Until recently, preimplantation genetic diagnosis (PGD) was conducted on day three of the IVF cycle when embryos reach eight cells.A single cell could then be removed for analysis and tested for the six to 10 most commonly abnormal chromosomes (aneuploidy) that lead to inheritable genetic diseases. PGD was thought to increase pregnancy rates due to an increased likelihood of transferring a higher percentage of genetically ‘normal’ embryos back to the uterus.
In fact, implantation rates actually fell when preimplantation genetic diagnosis was utilized in an IVF cycle. This drop in implantation rate and the corresponding pregnancy rate is likely due to the trauma associated with removing one of the eight cells from the early day three embryos. In the past, PGD biopsy required that the embryo biopsy always occur on day three of the IVF cycle. This timeframe allowed the lab to isolate and analyze the genetic material and return the test results to the clinic by the fifth day of the IVF cycle. Day five is the optimal day to transfer embryos, now 60 to 90 cells in size, back into the uterus to maximize the chance for implantation and normal pregnancy progression. Newer technology now allows the embryo biopsy to occur on Day 5, at the blastocyst stage (60-90 cells), and removes two to four cells for testing. Researchers believe this new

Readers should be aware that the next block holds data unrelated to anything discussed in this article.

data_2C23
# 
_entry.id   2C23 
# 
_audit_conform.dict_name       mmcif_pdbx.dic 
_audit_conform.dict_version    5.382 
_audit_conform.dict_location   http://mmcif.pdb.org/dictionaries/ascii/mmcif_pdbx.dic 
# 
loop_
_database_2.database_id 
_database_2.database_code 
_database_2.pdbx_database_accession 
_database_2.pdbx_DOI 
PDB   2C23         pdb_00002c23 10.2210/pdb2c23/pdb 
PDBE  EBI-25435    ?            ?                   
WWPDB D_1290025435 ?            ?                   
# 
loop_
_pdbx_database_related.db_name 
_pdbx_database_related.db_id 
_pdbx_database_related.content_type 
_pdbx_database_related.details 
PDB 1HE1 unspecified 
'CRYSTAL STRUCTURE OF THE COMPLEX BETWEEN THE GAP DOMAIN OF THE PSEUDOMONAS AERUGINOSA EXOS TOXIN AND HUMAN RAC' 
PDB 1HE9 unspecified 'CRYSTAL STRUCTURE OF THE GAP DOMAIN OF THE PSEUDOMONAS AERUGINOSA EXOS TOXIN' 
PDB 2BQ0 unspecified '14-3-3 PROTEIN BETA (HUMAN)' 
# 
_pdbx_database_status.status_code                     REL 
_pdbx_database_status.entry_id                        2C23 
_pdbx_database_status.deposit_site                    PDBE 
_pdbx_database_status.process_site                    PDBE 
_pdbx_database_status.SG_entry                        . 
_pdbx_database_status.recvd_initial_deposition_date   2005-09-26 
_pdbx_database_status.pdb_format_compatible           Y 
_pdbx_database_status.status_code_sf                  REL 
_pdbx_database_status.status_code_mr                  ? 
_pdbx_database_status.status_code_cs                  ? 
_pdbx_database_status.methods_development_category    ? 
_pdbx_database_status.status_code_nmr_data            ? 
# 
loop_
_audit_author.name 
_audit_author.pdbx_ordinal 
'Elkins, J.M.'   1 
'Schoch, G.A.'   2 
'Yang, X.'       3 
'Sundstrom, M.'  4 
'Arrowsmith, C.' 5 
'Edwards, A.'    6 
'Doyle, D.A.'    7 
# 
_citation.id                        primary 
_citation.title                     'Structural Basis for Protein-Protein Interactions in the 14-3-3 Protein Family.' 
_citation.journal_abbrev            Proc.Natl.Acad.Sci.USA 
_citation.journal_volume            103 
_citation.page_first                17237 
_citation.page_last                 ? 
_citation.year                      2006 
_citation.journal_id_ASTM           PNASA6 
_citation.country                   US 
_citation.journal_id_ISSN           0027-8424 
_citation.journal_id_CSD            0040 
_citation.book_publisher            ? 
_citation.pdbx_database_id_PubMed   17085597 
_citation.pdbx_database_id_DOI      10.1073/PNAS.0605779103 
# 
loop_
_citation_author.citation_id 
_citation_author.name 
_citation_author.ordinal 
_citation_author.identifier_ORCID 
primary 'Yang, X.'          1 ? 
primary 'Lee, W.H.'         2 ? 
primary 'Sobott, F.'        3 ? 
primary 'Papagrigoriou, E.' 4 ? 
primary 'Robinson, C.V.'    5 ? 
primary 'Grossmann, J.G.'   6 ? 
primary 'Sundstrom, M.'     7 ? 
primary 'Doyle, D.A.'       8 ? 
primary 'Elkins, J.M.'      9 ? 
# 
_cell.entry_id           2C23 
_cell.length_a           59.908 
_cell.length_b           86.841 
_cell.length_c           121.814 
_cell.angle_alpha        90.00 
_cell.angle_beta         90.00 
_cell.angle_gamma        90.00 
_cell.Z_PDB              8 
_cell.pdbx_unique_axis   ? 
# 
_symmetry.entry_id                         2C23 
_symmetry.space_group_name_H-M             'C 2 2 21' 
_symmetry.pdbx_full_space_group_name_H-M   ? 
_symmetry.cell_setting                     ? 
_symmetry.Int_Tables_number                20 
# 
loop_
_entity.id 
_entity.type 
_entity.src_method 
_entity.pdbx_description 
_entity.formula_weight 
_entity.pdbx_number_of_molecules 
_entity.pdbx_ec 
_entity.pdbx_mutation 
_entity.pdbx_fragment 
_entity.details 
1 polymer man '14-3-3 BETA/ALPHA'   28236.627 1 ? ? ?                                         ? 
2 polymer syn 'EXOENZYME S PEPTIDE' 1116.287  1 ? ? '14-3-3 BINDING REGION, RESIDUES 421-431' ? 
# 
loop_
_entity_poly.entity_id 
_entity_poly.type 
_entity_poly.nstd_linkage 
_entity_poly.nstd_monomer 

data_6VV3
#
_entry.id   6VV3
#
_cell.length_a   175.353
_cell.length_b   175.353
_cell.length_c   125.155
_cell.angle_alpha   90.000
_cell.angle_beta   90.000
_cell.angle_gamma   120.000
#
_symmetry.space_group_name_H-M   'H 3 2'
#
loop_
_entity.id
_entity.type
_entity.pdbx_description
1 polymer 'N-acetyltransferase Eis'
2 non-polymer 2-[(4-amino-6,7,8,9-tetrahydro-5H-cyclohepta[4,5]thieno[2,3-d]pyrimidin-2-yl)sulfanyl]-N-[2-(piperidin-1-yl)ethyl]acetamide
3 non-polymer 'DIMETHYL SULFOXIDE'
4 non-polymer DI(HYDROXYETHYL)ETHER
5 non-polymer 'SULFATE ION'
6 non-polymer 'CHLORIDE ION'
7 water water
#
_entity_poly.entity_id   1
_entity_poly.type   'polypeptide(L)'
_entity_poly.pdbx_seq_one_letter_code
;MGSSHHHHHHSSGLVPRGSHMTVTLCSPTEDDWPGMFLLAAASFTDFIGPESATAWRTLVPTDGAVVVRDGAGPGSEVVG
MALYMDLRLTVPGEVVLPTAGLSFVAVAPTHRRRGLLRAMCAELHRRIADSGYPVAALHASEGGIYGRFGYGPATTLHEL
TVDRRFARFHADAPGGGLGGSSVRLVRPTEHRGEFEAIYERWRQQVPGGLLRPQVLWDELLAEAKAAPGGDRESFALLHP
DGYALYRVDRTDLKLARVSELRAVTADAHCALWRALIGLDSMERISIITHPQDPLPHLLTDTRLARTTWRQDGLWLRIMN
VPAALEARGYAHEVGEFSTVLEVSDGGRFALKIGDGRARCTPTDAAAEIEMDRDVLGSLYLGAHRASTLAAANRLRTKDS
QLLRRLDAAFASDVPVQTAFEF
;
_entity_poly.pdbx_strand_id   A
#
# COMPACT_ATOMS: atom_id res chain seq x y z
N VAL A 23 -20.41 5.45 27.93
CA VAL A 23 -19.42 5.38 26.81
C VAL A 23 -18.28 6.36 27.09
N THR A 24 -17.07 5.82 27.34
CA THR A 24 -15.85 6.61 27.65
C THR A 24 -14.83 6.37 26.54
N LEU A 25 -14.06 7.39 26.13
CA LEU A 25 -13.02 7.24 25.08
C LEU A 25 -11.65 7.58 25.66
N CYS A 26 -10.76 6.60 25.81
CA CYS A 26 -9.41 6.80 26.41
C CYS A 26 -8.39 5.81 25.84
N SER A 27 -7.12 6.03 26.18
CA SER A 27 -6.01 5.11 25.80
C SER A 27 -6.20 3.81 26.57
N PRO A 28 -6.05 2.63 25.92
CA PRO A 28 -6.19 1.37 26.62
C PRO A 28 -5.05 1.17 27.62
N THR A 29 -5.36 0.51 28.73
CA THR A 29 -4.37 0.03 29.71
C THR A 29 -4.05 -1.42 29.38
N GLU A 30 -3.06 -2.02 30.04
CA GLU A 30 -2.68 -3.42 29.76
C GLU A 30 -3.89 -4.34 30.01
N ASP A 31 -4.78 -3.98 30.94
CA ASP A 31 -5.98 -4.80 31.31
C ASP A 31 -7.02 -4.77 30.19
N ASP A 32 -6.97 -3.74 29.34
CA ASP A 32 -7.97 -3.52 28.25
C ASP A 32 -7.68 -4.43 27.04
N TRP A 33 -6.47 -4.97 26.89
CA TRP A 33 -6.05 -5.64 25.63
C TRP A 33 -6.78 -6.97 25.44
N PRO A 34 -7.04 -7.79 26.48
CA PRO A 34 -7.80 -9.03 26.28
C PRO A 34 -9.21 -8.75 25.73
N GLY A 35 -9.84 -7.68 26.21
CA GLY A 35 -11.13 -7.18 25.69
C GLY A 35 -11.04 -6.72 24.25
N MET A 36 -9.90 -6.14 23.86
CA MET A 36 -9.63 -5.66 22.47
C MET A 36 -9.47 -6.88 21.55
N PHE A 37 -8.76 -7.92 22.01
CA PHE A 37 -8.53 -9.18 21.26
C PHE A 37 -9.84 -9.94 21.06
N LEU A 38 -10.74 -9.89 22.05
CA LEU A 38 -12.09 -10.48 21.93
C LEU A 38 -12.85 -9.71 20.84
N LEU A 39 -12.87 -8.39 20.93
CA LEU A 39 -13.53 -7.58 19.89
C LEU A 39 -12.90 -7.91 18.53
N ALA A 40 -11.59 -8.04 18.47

PGD technique is less traumatic to the embryo and generates a more accurate sample for testing since more than one cell’s genetic material is analyzed.
The older technology, called FISH or Fluorescent In-Situ Hybridization, required 48 hours for screening, and was only able to test for 6
to 10 of the most commonly known genetic mutations, such as Downs Syndrome and Tay Sachs. Now with the newer testing method, called Micro array, we can test all 46 chromosomes.
Patients using this newer Micro array technology do have an additional hurdle to overcome. Since the Micro array biopsy is conducted on day
five embryos (60 to 90 celled embryos) and the results of the biopsy take 48 hours, the embryos must be frozen and transferred back to the patient’s uterus in a subsequent in-vitro cycle.
The Fertility and Sterility Journal Paper on PGD by William Schoolcraft of Colorado Center for Reproductive Medicine will address pregnancy rates after an embryo has been biopsied, frozen and thawed in what will likely be the landmark article on this newer technique. The study found excellent pregnancy rates and very low miscarriage rates. It is quite possible that in the near future many or most embryos will be tested and fewer will need to be transferred since we will know they are genetically normal.
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